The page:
Sa85b3, stimulated echoes have been successfully applied by

Tanner to the measurement of translational self-diffusion

coefficients ETa703, by Lausch and Spiess to study

infrequent jumps of complex molecules ELaBO, SpB03, and

more recently to analyze slow rotational motions of

molecular solids by Sullivan at al. ESuB23. Furthermore,

other investigators conducting research into stimulated echo

NMR imaging,concurrently with this investigation, have

recently reported their initial findings EFrB5, HaB53.

This investigation is unique in that it is the first to

indicate that stimulated echoes may be applied to NMR







72

imaging, to specifically outline how the stimulated echo may

be applied, and to present actual images utilizing the

specified methods.

In NMR imaging, image contrast from area to area in the

object results predominantly from the differences of the

spin density, the spin-lattice relaxation time, T1, and the

spin-spin relaxation time, T2. With current instruments,

contrast due to relaxation is achieved through the use of

either the spin echo (SE) technique, or an inverting

technique, such as the inversion recovery (IR) sequence. In

particular, T1 weighting is introduced in the SE sequence by

the rapid repetition of the entire pulse sequence, resulting

in signal saturation, while the IR technique introduces Tl

weighting by inverting the equilibrium magnetization,

initially aligned along the positive z axis, and sampling

its recovery with a w/2 rf pulse.

STE imaging introduces T1 weighting into the NMR image

in the following manner. Viewed from the rotating frame of

reference, an initial w/2 rf pulse, at time equal to zero,

rotates the equilibrium magnetization into the transverse

plane. While in the transverse plane, the net magnetization

is reduced due to TE2 relaxation, molecular diffusion and

procession within an inhomogeneous magnetic field. A second

w/2 rf pulse, at time equal to T1, will split the net

magnetization equally into two orthogonal components, one of

which lies in the transverse plane and the other which lies

in the longitudinal plane.







73

The individual isochromats which comprise the net

transverse magnetization will constructively interfere to

form the primary echo (PE) at a time equal to twice 71. The

net longitudinal magnetization will be reduced due to T1

relaxation and molecular self-diffusion. At a time T2 after

the second 90 degree rf pulse, a third 90 degree pulse is

applied which rotates this T1 reduced net longitudinal

magnetization back into the transverse plane, where the

individual isochromats constructively interfere to form the

STE at a time Tl after the third 90 degree rf pulse. It is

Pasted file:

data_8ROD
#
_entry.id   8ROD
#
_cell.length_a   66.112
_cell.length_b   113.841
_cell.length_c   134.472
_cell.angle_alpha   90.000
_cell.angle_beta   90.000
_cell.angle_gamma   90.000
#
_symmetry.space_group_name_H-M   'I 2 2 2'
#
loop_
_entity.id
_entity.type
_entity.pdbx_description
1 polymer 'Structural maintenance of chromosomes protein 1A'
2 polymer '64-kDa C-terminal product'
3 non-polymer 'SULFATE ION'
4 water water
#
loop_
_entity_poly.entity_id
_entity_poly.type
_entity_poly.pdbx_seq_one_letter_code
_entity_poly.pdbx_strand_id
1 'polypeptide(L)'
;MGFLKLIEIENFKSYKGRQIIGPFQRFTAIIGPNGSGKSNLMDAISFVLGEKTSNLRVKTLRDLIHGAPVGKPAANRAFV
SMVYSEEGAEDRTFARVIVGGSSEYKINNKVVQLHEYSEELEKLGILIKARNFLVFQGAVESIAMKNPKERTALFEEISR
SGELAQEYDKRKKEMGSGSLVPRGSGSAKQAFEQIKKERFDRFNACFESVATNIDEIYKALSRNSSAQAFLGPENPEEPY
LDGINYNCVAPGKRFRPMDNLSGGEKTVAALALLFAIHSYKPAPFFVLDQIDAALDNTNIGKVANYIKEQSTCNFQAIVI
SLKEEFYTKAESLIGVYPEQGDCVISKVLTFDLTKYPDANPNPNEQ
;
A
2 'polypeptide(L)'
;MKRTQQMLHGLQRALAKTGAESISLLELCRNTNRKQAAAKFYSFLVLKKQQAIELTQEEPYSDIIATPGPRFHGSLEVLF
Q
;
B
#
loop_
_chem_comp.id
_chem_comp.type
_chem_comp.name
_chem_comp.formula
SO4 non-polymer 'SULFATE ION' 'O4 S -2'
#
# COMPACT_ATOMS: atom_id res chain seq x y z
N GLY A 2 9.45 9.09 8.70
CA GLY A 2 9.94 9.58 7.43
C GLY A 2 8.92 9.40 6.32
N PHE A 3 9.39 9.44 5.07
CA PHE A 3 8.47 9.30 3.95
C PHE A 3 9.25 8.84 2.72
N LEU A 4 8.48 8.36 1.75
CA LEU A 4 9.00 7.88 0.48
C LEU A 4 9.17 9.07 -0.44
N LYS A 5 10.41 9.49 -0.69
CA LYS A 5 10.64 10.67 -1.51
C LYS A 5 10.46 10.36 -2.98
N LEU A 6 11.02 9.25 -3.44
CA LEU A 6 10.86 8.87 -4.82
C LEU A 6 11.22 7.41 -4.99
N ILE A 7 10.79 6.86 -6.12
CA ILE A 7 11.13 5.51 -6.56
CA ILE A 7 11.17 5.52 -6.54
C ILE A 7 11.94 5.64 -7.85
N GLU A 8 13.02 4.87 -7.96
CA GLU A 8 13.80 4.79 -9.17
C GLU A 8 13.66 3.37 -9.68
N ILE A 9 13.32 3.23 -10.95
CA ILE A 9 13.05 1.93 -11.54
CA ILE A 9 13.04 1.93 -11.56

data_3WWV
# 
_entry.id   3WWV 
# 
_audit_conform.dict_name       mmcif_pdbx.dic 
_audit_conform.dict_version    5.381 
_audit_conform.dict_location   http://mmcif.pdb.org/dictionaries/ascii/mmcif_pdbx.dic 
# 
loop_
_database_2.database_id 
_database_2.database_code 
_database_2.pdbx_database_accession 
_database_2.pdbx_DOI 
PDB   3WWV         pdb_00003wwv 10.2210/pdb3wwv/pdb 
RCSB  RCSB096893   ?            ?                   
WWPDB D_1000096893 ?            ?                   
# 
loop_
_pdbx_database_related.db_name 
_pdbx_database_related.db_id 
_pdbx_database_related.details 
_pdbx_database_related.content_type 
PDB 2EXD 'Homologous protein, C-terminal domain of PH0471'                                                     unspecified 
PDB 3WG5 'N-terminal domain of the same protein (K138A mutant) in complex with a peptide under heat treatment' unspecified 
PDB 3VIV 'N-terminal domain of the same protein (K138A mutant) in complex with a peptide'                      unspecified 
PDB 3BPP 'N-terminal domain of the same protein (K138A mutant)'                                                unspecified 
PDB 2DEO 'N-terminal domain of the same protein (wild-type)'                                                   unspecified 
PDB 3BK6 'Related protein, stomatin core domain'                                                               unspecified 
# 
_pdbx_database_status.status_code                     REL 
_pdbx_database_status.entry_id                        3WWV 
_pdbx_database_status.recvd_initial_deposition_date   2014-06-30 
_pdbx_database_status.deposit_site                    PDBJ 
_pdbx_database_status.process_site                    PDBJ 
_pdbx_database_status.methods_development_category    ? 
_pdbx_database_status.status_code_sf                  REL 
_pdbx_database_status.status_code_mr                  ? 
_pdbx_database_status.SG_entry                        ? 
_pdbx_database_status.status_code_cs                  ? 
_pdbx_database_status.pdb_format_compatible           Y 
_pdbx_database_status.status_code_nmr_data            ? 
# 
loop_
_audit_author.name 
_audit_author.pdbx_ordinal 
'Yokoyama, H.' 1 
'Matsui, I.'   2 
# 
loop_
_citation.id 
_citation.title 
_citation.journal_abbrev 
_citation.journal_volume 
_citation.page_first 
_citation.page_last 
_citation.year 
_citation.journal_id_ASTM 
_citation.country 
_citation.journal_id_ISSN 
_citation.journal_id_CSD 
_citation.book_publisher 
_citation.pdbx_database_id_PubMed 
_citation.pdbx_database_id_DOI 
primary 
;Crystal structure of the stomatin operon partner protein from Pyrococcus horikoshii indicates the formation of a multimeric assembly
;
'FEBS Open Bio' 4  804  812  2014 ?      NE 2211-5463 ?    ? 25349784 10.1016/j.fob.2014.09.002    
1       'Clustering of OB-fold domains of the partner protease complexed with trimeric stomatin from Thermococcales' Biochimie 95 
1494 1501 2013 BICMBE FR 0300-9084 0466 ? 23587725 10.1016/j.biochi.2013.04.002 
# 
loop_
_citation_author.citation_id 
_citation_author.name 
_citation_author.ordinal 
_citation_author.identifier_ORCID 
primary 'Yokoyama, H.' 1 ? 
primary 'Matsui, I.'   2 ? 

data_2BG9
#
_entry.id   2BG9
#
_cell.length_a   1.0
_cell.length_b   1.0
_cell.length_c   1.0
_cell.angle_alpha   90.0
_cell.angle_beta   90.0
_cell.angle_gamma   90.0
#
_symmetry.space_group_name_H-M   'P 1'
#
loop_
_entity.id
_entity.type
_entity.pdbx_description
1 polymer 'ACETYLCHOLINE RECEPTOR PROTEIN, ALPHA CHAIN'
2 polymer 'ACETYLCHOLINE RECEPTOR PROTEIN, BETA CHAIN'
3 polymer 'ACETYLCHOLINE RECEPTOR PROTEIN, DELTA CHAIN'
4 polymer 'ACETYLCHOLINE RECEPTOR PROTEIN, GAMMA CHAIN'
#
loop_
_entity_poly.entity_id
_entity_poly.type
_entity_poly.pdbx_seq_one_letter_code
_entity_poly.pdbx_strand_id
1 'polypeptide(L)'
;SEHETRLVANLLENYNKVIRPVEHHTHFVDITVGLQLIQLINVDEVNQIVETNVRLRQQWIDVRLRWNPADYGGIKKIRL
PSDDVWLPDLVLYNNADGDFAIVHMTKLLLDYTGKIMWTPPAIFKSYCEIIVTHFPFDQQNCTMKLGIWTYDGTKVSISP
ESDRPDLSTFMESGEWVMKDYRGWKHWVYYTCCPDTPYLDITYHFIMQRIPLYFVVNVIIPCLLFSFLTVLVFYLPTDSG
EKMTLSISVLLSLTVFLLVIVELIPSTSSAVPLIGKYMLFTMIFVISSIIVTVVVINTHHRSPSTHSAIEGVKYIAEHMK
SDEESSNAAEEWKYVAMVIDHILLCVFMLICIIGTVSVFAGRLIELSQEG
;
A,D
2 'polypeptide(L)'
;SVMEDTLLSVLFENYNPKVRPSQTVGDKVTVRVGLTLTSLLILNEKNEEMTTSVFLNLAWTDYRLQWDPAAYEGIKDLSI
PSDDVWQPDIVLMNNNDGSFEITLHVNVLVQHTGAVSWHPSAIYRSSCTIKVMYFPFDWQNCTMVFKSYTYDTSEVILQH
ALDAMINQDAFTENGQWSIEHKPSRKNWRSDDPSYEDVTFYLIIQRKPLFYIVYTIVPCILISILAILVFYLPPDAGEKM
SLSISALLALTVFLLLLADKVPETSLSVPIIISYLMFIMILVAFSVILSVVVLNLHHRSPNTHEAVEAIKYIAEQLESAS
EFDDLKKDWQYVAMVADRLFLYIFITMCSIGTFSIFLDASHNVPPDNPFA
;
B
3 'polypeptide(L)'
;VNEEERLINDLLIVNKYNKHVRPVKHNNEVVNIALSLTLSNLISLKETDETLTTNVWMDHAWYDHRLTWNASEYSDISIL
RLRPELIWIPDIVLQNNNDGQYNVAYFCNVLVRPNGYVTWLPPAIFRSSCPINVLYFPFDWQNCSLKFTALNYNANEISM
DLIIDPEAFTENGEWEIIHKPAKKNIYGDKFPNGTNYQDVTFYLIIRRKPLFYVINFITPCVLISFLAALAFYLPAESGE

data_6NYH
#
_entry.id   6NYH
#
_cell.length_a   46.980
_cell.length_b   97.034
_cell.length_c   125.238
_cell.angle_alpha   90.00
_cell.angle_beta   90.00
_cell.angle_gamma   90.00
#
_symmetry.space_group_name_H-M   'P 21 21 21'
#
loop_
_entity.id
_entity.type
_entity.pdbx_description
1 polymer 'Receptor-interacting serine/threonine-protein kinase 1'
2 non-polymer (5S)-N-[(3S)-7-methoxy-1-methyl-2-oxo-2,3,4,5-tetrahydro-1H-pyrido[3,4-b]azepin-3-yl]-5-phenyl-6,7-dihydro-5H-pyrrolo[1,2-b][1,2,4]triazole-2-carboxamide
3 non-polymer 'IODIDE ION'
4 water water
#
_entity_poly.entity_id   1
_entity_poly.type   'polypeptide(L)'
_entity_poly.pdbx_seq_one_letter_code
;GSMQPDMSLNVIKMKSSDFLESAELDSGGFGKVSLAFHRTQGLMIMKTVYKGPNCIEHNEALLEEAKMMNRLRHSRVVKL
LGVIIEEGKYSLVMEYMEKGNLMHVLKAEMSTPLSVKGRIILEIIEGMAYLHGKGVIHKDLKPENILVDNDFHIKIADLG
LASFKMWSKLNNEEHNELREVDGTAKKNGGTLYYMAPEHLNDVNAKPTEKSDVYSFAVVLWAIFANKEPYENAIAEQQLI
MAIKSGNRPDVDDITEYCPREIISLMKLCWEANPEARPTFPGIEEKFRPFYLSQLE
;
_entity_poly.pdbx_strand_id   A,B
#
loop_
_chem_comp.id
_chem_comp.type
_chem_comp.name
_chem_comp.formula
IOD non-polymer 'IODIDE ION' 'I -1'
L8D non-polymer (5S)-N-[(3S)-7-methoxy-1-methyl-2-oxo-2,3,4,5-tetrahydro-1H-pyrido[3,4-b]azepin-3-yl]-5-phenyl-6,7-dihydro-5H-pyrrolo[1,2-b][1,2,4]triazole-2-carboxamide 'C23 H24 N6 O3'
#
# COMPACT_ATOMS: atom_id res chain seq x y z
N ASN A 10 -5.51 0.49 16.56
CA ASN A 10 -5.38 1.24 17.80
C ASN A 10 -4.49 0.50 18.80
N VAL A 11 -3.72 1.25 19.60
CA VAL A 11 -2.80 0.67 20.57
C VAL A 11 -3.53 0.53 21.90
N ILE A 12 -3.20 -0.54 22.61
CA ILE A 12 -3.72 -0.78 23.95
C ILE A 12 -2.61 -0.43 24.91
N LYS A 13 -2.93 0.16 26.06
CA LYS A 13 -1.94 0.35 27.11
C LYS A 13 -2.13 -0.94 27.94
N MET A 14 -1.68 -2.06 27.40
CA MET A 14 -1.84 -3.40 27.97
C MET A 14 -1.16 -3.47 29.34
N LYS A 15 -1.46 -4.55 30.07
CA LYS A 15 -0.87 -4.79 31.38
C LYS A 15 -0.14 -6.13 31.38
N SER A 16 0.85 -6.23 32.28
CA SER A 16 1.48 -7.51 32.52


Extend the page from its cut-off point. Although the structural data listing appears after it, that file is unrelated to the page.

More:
precisely this ability to store and retrieve magnetization

along the longitudinal direction, where T1 relaxation

occurs, which makes the application of the STE to NMR

imaging unique.

Conventional Fourier NMR imaging EEdBO3 relies upon

spin echo formation for data acquisition. This investigation

was unique in that it introduced the use of the STE for data

acquisition in NMR imaging. STE imaging, with its unique Tl

dependence, is an ideal technique for T1 contrast imaging.

As indicated, there are two viable methods of T1 contrast

imaging currently in widespread use, the SE and IR

techniques. Although the IR sequence has produced excellent

results, there are a number of distinct drawbacks to its

implementation. For example, one must insure a proper

inverting pulse and use phase sensitive reconstruction to

fully exploit the dynamic range afforded by the technique.

The SE sequence is intrinsically a T2 dependent technique,










hence images acquired with this sequence will frequently

contain a high degree of mixed Tl and T2 contrast. The

results of this investigation indicate that, in many ways,

STE imaging bridges the gap between the accuracy of the IR

technique, and the efficiency of the SE imaging technique.

The results of this investigation took the form of

specific applications of the STE to NMR imaging. First, it

was shown that in addition to generating T1 contrast images,

it was possible to calculate quantitative T1 information

from a series of STE images in which the storage time had

been systematically varied. Second, a novel application of

the T1 weighted STE image was obtained: the enhancement or

suppression of elements in the object with different Tl

values. Third, it was demonstrated that the STE was easily

integrated into chemical shift imaging schemes. Fourth, two

STE imaging methods were developed which permitted the

acquisition of a series of STE images within one imaging

sequence, where each image was progressively weighted by

increasing T1 relaxation damping. Finally, a method of in

vivo determination of molecular translational

self-diffusion coefficients, which utilized the STE's unique

T1 dependence, was proposed.

Theory